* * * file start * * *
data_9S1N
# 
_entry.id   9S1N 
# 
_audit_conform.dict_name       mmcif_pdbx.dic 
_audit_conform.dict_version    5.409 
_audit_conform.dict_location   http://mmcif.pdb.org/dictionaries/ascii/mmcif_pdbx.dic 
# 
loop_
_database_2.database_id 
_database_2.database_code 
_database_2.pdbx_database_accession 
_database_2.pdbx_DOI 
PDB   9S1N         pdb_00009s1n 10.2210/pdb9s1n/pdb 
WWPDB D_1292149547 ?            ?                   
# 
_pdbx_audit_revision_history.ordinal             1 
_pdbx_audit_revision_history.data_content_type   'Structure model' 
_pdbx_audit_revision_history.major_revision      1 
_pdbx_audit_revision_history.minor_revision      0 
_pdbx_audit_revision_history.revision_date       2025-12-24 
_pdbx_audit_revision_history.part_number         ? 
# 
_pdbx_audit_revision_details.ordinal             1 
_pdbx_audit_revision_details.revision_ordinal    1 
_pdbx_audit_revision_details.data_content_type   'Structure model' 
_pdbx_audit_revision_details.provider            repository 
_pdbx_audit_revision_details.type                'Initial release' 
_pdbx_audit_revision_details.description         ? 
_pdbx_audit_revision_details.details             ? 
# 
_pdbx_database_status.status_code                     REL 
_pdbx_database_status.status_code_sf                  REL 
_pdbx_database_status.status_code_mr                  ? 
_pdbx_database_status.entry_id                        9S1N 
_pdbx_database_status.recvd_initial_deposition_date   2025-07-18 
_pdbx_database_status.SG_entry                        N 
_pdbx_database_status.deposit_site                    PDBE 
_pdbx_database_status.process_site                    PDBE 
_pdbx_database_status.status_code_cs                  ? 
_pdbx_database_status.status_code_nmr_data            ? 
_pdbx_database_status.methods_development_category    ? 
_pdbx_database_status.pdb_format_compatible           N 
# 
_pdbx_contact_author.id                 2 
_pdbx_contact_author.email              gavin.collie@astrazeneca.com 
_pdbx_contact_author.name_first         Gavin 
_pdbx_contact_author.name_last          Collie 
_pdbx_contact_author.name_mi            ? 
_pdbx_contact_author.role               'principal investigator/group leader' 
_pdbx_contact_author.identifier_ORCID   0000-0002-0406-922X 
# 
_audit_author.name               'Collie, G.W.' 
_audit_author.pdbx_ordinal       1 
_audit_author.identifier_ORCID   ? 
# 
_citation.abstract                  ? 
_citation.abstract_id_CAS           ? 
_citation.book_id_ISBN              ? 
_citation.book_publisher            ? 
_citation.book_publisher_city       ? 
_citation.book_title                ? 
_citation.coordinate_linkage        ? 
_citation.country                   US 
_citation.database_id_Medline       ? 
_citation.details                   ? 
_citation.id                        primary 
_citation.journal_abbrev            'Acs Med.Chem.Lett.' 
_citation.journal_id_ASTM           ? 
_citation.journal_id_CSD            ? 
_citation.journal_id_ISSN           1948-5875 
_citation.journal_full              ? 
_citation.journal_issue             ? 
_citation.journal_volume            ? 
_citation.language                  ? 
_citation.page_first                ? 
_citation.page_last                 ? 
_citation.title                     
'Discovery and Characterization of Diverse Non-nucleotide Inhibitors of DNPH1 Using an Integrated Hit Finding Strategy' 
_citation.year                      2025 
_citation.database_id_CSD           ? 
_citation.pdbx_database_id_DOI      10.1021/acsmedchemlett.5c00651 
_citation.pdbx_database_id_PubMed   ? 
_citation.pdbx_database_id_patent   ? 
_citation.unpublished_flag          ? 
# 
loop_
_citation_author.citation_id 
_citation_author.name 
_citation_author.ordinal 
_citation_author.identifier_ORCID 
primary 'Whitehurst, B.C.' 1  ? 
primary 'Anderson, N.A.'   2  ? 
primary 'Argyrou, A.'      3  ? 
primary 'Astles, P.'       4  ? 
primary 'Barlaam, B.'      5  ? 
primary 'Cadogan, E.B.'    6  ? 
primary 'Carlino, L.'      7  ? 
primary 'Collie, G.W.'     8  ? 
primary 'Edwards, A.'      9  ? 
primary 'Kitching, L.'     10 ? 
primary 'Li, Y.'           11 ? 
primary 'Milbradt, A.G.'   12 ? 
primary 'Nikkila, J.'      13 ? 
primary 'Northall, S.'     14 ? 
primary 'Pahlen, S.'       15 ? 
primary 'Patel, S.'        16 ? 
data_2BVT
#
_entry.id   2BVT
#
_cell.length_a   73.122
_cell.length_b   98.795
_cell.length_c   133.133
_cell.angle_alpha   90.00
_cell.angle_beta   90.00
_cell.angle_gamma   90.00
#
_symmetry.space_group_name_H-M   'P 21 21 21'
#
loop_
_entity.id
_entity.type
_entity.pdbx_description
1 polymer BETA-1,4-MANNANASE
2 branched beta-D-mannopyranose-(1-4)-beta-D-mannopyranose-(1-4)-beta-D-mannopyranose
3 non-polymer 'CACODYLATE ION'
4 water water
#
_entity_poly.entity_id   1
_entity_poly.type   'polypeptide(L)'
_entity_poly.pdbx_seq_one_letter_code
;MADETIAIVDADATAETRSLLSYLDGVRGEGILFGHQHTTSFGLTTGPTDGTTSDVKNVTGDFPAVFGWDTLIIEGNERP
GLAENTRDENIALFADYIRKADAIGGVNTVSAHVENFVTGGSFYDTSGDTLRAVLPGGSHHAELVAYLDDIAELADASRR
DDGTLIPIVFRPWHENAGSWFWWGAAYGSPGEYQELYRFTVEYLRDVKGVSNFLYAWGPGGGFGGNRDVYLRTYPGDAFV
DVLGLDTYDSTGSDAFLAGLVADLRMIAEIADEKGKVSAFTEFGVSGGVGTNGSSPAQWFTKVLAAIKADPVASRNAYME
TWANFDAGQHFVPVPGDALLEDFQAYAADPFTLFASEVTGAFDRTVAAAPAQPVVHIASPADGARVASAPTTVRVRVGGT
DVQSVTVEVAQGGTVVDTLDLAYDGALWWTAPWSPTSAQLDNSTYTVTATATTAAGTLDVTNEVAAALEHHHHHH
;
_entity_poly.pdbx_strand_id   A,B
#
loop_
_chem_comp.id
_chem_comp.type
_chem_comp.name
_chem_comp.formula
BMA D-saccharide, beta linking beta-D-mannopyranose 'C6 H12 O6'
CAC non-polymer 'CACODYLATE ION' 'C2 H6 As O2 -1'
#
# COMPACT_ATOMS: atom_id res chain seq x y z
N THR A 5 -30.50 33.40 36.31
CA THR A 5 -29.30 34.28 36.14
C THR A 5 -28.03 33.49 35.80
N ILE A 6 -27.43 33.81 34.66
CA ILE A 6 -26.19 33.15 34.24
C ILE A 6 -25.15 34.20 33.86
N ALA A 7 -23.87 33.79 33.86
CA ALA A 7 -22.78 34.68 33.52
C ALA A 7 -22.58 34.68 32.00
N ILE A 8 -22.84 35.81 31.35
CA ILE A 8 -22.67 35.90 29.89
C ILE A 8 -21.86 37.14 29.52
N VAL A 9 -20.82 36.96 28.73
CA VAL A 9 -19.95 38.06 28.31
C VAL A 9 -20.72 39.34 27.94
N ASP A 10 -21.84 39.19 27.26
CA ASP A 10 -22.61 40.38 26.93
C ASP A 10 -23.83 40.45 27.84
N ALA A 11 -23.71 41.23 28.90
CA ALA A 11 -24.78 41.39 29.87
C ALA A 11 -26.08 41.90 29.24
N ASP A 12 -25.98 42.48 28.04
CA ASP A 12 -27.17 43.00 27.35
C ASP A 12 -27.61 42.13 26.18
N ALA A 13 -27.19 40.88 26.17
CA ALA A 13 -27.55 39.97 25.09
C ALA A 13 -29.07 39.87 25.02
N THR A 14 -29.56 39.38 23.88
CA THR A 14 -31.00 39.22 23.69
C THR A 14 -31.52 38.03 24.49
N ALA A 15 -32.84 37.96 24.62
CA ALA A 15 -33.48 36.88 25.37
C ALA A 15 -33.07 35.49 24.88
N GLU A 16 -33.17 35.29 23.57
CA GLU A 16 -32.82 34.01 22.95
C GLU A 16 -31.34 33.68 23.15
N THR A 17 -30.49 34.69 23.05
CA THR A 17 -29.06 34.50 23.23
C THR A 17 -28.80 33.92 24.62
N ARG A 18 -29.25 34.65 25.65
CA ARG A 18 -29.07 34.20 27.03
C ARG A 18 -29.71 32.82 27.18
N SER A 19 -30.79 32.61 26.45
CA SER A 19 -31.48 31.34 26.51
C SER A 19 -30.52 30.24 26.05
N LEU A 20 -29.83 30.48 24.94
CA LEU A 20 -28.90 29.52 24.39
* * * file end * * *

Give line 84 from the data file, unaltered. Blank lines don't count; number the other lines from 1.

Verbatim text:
_citation.pdbx_database_id_patent   ? 